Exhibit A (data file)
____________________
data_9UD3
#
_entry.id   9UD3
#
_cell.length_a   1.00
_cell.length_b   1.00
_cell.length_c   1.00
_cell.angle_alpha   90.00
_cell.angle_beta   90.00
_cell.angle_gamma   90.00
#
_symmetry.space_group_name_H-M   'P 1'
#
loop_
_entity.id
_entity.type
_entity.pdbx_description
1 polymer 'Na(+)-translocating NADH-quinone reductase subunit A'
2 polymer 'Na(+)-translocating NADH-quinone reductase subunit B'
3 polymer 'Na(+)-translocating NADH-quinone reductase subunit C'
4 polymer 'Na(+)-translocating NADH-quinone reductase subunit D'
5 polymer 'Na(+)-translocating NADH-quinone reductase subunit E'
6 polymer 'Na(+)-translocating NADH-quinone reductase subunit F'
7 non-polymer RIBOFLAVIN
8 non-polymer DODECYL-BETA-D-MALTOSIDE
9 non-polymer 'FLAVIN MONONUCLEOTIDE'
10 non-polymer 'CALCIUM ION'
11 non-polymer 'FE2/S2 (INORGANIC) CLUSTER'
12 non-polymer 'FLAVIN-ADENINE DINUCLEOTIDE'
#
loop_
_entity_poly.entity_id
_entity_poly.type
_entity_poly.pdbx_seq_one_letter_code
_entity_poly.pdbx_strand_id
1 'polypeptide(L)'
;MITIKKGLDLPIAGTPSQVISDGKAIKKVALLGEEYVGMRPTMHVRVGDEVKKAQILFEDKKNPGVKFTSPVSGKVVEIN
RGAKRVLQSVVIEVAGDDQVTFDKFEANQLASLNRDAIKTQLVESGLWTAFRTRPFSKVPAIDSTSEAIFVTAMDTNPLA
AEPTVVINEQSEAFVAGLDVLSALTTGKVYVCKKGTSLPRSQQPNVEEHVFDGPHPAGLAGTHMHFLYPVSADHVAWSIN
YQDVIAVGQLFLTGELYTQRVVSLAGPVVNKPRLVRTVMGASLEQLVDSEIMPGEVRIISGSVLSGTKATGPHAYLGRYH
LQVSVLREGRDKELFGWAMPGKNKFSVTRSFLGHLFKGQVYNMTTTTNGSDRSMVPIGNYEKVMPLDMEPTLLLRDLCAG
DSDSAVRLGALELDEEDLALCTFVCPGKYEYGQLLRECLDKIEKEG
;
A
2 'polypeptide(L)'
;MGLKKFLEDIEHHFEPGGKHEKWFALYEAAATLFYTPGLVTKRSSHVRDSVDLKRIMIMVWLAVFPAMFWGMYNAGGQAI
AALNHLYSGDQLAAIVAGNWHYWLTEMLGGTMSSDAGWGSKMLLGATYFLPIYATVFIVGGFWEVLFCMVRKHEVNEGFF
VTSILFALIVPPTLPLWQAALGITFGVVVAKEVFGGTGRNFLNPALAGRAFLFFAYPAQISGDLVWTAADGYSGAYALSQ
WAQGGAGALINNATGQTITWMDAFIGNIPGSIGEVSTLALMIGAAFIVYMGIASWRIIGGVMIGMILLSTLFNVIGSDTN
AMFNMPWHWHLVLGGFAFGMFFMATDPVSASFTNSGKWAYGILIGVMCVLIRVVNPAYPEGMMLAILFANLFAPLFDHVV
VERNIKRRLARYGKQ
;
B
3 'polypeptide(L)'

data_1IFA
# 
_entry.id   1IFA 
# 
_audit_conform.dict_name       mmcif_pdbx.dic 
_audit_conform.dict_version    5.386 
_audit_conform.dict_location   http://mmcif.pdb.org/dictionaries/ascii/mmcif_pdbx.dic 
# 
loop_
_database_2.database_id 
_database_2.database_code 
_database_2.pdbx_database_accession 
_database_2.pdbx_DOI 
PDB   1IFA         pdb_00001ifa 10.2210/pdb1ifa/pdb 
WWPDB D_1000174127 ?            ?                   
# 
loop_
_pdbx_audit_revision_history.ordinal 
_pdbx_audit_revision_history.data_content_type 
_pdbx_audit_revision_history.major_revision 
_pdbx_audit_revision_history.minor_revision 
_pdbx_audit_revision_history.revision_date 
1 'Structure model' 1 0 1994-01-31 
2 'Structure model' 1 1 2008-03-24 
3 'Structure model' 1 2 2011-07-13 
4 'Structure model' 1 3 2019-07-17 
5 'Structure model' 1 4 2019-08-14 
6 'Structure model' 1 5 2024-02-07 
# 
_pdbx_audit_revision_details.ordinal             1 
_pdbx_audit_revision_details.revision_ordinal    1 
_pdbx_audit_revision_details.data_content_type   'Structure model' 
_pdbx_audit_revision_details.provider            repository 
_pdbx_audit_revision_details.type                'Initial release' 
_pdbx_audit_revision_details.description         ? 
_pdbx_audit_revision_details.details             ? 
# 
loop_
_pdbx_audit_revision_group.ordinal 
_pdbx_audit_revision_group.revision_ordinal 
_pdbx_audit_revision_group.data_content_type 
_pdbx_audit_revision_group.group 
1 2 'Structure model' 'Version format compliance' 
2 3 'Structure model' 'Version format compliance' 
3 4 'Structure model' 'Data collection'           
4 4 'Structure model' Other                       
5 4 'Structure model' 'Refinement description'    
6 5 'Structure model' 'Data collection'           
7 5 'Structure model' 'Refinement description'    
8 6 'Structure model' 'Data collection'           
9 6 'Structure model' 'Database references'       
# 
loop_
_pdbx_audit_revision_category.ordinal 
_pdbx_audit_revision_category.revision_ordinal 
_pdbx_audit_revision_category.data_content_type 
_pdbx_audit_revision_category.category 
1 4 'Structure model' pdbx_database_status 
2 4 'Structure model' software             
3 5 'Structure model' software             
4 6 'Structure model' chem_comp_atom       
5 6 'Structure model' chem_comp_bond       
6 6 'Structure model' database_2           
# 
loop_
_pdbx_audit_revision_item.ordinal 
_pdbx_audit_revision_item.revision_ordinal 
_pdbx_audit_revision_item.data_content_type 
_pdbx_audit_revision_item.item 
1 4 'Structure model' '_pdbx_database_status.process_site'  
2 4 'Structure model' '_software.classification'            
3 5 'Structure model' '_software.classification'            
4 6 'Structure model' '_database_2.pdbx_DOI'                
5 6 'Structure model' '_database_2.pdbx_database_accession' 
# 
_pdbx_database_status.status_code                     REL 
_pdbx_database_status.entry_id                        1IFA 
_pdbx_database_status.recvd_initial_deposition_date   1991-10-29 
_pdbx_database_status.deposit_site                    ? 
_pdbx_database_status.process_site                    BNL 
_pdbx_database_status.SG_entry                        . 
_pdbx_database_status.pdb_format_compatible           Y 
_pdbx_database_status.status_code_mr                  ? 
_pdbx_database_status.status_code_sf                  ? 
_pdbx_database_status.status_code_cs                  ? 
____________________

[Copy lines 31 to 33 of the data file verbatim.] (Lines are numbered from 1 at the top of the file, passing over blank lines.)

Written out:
loop_
_entity_poly.entity_id
_entity_poly.type